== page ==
Reynolds comes off bench to lead Villanova

Tom Dienhart
Yahoo! SportsMarch 18, 2010

PROVIDENCE, R.I. – Maybe Scottie Reynolds shouldn't start every game.

The star Villanova guard, along with fellow guard Corey Fisher, was benched to start the game in what later was described as a "teaching lesson" by coach Jay Wright.

It didn't matter the reason. It seemed to work, shaking Reynolds from some recent doldrums. He eventually peeled off his sweats and overcame a slow start to finish with a team-high 20 points as No. 2 seed Villanova survived No. 15 seed Robert Morris in overtime, 73-70.

"We won't share that," Reynolds said when asked what he did to warrant not starting the game. "It's nothing major, but it is in this program. I have to be sharp at all times."

Time and again on this afternoon, Reynolds wasn't sharp from the field. In the first half, he went 0-for-5 from the field, missing all four attempts from 3-point range. Reynolds also had two turnovers in the opening 20 minutes, but he did hit four free throws as Villanova trailed, 28-22, at halftime.

Reynolds hit just 2-of-15 shots and was just 1-for-8 from 3-point range. Perhaps his biggest miss came at the end of regulation, when he botched a potential game-winning layup in the waning seconds. But Reynolds kept driving to the hoop and drawing fouls in the overtime session.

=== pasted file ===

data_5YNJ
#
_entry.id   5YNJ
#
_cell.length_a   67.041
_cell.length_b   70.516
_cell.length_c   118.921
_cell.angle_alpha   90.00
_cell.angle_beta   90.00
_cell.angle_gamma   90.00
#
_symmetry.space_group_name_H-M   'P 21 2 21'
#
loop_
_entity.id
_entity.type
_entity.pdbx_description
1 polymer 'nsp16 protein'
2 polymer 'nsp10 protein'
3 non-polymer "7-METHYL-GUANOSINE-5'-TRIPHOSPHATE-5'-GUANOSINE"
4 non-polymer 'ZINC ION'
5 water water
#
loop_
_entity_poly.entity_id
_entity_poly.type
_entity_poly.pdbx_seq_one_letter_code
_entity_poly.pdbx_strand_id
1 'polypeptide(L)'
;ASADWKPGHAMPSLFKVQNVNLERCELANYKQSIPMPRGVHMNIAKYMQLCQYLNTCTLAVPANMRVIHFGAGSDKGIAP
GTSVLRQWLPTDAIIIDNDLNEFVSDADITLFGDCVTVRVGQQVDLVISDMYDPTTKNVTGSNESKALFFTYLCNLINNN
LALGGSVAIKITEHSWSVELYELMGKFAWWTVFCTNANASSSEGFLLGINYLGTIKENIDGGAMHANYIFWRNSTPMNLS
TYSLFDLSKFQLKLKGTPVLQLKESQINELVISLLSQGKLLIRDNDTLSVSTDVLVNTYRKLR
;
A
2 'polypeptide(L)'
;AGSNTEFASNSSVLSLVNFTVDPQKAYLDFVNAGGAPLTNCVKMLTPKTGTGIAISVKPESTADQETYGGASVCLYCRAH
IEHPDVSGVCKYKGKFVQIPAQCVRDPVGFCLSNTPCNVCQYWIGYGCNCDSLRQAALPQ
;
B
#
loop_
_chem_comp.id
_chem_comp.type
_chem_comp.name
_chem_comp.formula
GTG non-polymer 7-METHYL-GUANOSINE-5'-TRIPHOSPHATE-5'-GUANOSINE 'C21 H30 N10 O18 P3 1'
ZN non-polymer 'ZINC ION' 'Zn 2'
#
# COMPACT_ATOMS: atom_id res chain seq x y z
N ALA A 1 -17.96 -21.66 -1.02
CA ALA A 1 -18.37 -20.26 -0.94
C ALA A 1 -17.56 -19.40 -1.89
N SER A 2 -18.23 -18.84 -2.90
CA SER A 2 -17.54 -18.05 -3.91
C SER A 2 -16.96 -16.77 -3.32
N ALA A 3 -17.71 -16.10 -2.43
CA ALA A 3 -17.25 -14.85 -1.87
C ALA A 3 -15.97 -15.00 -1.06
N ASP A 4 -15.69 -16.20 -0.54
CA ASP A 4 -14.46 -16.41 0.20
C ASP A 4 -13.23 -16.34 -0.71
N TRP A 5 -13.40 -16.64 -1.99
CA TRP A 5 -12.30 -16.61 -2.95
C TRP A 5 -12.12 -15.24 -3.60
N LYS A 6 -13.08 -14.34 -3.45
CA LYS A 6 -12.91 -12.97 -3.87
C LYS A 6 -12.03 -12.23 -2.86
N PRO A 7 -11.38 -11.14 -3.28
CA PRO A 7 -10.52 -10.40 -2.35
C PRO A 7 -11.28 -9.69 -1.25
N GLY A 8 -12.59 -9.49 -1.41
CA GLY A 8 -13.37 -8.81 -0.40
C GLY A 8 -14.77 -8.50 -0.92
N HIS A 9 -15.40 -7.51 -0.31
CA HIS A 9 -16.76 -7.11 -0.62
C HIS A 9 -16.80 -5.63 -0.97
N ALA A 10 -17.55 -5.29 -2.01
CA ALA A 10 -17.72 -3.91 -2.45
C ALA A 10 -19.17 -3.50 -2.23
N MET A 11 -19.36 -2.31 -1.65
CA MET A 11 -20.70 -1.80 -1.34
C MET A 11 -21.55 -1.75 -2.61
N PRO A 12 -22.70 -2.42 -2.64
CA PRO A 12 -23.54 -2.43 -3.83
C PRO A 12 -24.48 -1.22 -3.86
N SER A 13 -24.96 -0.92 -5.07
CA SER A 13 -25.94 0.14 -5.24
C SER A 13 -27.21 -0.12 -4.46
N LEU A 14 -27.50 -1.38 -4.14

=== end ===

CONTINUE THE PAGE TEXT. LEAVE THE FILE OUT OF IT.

He finished 15-for-16 from the free-throw line. Fittingly, Reynolds clinched the game from the foul line with 9.1 seconds left to push Villanova from a 71-70 lead to a 73-70 edge.

Villanova finished 31-of-40 from the free-throw line, which helped the Wildcats overcome their 18-of-51 shooting (35 percent) and 16 turnovers. Villanova also was outrebounded, 35-29, in a game that featured four ties and four lead changes.

"(Free-throw shooting) is something we work hard on, take pride in," Wright said. "Our guys always get to the arena two hours before and they shoot extra. And Scottie has been a clutch one."

Villanova guard Reggie Redding concurred.

"He played like a team captain should play, like your best player should play," he said. "He hit some big-time shots and made plays and got fouls. … He has been doing it his whole career."

But he hasn't been doing much of it lately.

Villanova came oh-so-close to becoming the fifth No. 2 seed to lose to a No. 15 seed. Here is a look at the four No. 2 seeds that were dumped by No. 15 seeds.
• 2001, Hampton topped Iowa State, 58-57
• 1997, Coppin State beat South Carolina, 78-65
• 1993, Santa Clara defeated Arizona, 64-61
• 1991, Richmond toppled Syracuse, 73-69

In the four games prior to the NCAA tournament, Reynolds shot 39 percent from the field (18-for-46) and failed to get to the free-throw line in two of the games. As Reynolds waned down the stretch, so did Villanova - which limped into the Big Dance having lost six of its last seven games.

Was this team really a No. 2 seed?

Villanova almost joined Syracuse, Arizona, South Carolina and Iowa State in a dubious fraternity: No. 2 seeds that lost to 15th-seeded opponents.

"We didn't play our best today," Reynolds said. "But we played with a lot of intensity.

"We have another day to play and be together and go for our goal."